TSA checkpoints. Instead, people will need a Real ID compliant form of identification. In Kentucky, that will be a Voluntary Travel ID. " /> TSA checkpoints. Instead, people will need a Real ID compliant form of identification. In Kentucky, that will be a Voluntary Travel ID. " />

Director of Driver Licenses releases new details on KY's REAL ID compliant license

08/30/2018 11:29 PM

FRANKFORT, KY (Spectrum News) — Come October of 2020, current Kentucky licenses won’t get people through TSA checkpoints. Instead, people will need a Real ID compliant form of identification. In Kentucky, that will be a Voluntary Travel ID.
In a subcommittee meeting about Real ID, Boone County Representative Sal Santoro voiced concerns about the new IDs.“What I’m worried about- when this ID comes out, the new one, is it going to say on there ‘Not for travel’? I mean, I just see Grandma getting to the greater Cincinnati airport to travel and she has the wrong license,” Santoro stated. Matt Cole, the Director of the Division of Driver licensing says he doesn’t believe that will be an issue. He said, “When the system gets rolled out, there will be a touch pad in front of the person and it will walk them through all the steps of either confirming their information or making the decision for what type of credential they want.”


After the meeting Santoro said he wasn’t quite satisfied with that answer, remarking “I would like it to say not for travel, not for federal buildings, not for Fort Campbell. Fort Campbell, nobody will be able to get on there.” After September 11, 2001, the Federal Government decided they wanted to make driver licenses more secure, ensuring people who are they say they are. They decided on the Real ID act, a secure form of license where the standards are the same nationwide. In Kentucky, lawmakers decided to make it a voluntary program which means there are two options, standard and voluntary. The voluntary one is the one that will let you fly and enter federal buildings like military bases. Santoro says that’s where some of the confusion stems. He worried, “The way they’re putting the message out there, they have to get it out there. You got to look at our society. Older generations, they’re not used to this thing. It’s a shame. They are all traveling more. You look at our flights, they’re busy, they’re busy. The old person, they’re traveling now. They’re not- voluntary ID, what do I want. They’re going to look at the cost. They’re going to look at that cost. I guarantee it. They’re going to get in line- I’m never going to travel and then all of a sudden someone is going somewhere and then they’re going to have trouble. They’re not going to get on that airplane.” The division of driver licenses announced an 8-year Voluntary ID will be $48 dollars. The standard version, which will not let you fly, is $43 dollars for 8 years. Most states already have their Real IDs available, however for several reasons Kentucky waited and is just now becoming compliant. One of the main concerns with Real ID has been privacy, as the voluntary ID will require more documentation to get one. “Find your documentation. Go ahead and pull your birth certificates, social security cards. If they’re not correct, go ahead and get them updated,” Cole advised. Real ID requires agencies to use facial recognition for pictures and keep copies of those source documents for 10 years.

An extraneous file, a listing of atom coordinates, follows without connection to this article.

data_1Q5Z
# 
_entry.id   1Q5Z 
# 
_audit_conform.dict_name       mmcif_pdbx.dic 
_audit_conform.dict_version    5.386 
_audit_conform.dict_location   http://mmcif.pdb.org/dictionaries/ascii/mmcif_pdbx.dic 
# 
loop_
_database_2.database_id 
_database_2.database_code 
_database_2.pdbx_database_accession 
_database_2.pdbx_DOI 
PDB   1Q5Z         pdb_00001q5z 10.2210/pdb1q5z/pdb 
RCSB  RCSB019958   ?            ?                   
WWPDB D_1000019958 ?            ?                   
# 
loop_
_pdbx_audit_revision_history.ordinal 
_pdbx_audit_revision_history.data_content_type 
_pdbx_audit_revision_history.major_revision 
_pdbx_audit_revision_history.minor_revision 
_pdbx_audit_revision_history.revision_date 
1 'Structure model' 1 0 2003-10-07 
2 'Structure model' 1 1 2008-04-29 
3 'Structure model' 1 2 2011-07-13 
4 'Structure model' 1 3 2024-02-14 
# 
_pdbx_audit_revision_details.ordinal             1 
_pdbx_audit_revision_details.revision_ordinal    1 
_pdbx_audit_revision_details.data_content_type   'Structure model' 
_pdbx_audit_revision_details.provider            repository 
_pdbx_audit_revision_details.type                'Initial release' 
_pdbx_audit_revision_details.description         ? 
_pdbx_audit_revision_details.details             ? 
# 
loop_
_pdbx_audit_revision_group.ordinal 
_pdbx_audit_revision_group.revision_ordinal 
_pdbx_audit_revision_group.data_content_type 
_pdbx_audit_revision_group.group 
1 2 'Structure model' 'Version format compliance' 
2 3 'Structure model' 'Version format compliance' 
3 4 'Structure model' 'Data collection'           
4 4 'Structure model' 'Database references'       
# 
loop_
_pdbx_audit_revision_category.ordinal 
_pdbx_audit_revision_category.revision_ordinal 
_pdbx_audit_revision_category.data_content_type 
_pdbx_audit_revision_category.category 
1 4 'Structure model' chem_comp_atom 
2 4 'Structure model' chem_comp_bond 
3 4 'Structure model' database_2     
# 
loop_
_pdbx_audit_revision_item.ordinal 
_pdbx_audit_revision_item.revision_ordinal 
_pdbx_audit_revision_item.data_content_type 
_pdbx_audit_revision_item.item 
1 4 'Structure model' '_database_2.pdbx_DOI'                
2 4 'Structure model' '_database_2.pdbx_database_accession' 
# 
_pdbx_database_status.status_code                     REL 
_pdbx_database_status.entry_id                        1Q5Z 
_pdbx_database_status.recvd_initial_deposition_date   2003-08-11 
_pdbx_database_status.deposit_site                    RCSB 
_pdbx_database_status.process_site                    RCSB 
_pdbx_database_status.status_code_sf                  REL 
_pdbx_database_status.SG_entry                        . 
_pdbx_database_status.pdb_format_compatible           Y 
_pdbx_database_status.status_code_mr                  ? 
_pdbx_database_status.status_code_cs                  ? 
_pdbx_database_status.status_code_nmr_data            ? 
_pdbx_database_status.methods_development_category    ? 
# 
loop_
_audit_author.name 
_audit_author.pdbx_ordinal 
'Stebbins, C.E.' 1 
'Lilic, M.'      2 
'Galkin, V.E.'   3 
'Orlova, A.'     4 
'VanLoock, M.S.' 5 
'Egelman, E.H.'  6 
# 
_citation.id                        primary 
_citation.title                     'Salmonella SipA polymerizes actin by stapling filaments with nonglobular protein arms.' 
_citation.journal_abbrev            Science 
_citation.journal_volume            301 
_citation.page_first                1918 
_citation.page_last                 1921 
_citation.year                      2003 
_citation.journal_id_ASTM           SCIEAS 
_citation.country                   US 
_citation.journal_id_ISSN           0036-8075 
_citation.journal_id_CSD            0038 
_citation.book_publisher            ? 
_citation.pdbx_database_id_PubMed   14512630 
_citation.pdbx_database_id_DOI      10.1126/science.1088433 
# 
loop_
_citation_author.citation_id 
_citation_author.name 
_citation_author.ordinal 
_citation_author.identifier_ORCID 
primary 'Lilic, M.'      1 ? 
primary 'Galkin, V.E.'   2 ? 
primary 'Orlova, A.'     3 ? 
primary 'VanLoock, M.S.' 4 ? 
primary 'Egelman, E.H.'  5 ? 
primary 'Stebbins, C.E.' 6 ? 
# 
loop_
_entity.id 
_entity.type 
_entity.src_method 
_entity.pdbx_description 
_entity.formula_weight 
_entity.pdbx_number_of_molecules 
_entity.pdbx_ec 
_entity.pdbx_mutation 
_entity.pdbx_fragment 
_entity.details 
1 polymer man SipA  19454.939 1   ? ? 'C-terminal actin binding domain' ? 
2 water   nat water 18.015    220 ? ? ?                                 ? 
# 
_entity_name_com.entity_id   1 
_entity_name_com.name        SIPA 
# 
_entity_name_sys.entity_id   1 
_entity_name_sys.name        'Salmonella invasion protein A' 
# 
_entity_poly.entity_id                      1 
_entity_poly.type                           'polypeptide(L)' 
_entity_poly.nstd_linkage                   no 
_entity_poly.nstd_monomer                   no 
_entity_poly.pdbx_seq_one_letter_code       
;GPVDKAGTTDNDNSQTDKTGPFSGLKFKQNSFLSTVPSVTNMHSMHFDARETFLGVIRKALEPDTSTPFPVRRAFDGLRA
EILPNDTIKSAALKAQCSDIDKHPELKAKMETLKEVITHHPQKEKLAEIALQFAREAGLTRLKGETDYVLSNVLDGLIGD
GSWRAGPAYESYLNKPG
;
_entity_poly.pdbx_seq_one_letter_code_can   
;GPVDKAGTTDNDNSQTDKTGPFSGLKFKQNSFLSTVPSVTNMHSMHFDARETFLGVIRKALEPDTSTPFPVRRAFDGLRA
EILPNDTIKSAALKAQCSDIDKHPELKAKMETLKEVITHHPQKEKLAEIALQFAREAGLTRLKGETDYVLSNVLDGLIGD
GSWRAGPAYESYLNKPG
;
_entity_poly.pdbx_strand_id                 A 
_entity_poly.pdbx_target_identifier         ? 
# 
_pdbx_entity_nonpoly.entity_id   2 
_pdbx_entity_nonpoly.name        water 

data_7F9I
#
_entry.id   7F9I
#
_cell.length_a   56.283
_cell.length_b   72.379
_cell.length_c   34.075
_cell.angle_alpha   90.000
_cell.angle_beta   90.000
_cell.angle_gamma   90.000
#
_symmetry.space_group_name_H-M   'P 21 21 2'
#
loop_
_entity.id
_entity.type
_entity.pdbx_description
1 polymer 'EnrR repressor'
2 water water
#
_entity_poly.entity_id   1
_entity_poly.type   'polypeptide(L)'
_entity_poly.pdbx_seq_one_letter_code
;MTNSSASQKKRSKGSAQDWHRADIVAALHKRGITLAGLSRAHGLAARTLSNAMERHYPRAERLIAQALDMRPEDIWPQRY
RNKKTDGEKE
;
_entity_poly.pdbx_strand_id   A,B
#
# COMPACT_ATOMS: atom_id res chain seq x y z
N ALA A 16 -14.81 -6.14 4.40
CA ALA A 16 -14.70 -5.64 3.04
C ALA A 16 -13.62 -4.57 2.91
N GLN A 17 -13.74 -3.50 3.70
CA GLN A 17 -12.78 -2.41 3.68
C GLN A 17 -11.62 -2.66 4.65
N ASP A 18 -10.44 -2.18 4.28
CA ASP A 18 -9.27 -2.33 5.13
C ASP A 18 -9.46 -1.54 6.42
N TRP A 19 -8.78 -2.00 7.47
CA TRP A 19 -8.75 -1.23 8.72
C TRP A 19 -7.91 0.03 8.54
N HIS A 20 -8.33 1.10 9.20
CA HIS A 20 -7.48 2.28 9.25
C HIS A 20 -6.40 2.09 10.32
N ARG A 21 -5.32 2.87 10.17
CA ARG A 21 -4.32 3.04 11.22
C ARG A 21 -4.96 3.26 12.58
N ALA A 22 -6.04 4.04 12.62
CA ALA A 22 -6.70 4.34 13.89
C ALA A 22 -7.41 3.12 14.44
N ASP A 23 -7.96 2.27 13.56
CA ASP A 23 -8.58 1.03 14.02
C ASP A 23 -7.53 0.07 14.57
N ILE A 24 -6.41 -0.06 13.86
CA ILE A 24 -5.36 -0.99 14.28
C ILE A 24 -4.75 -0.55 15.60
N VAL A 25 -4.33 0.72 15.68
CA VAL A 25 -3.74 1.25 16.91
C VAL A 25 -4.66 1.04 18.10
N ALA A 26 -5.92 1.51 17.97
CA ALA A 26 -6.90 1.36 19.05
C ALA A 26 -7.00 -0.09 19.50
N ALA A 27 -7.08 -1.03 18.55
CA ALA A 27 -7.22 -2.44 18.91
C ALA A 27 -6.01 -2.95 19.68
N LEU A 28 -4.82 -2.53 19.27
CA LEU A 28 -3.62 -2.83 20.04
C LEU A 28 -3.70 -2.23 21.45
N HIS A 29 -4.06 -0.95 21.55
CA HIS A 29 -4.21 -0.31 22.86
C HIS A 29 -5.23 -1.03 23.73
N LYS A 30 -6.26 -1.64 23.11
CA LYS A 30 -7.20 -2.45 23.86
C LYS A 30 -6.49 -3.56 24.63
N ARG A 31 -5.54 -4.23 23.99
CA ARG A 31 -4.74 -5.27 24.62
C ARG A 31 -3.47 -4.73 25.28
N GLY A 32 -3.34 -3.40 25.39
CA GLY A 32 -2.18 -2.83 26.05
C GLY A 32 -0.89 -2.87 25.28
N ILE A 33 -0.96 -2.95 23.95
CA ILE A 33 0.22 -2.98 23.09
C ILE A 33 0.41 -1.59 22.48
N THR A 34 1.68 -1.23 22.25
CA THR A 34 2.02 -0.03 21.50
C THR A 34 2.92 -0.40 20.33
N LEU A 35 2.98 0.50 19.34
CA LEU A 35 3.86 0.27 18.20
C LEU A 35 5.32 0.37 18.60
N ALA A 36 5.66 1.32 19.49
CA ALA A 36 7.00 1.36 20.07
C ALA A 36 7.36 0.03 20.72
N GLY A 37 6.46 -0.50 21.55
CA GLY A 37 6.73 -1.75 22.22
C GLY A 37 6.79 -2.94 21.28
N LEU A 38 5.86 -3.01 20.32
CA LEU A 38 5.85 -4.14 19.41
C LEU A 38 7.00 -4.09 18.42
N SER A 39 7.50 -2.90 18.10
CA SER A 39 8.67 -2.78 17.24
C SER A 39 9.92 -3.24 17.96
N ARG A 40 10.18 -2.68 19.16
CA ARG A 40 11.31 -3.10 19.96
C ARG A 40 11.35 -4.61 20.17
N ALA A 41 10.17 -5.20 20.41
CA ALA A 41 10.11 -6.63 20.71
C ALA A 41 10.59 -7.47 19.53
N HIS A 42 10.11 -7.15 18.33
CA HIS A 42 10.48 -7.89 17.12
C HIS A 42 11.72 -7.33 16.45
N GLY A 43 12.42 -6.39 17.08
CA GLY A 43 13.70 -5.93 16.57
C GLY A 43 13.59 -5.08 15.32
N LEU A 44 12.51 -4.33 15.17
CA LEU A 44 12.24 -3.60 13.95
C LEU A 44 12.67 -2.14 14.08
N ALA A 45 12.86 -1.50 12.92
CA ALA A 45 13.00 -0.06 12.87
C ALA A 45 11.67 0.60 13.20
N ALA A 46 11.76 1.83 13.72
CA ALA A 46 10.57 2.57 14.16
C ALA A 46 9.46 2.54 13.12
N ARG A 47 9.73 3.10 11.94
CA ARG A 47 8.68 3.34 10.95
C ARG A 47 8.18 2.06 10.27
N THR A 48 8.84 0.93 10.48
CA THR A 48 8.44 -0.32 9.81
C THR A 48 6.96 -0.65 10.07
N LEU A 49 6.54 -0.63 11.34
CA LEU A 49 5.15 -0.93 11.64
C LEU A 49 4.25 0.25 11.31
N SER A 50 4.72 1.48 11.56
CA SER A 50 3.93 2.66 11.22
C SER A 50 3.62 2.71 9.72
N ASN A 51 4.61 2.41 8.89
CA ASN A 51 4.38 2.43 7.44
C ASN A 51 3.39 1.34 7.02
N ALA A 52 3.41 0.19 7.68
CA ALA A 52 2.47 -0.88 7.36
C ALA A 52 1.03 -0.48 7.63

Santoro says he’s still worried about that. He elaborated, “Years ago, we passed a statute that all this is going to be private and secured. I’m just hoping it is, but you know, this day and age these hackers are getting our information. When you go to a gas pump, no matter where you go, they’re getting your information. You can go to a restaurant, you swipe that card at your table anymore, there are hackers out there and I’m very very concerned. This is all private stuff. We’ve got to make sure that security measures are taken and I’m hoping that it is. I mean, that’s all we can do.” Cole says they have taken those concerns into account, ensuring “It’s a state maintained credential. All the information is contained within the cabinet and no other federal entities have access to it, so it’s kept by us at all times.”
Kentuckians can start getting their Voluntary Travel ID in Janary 2019. To get one, people will need to come prepared.
The Circuit Clerks office will require:
  1. Proof of identity document (such as a birth certificate, passport, Permanent Resident Card, etc.)
    • One (1) required for both standard credential and Voluntary Travel ID
      Proof of Social Security number (such as Social Security card, W-2 form)
    • One (1) required for both standard credential and Voluntary Travel ID
      Proof of residency (such as utility bill, lease, pay slip, voter registration card, etc.)
    • One (1) required for standard credential; two (2) required for Voluntary Travel ID
      For a list of approved documents, click here to visit the official website.

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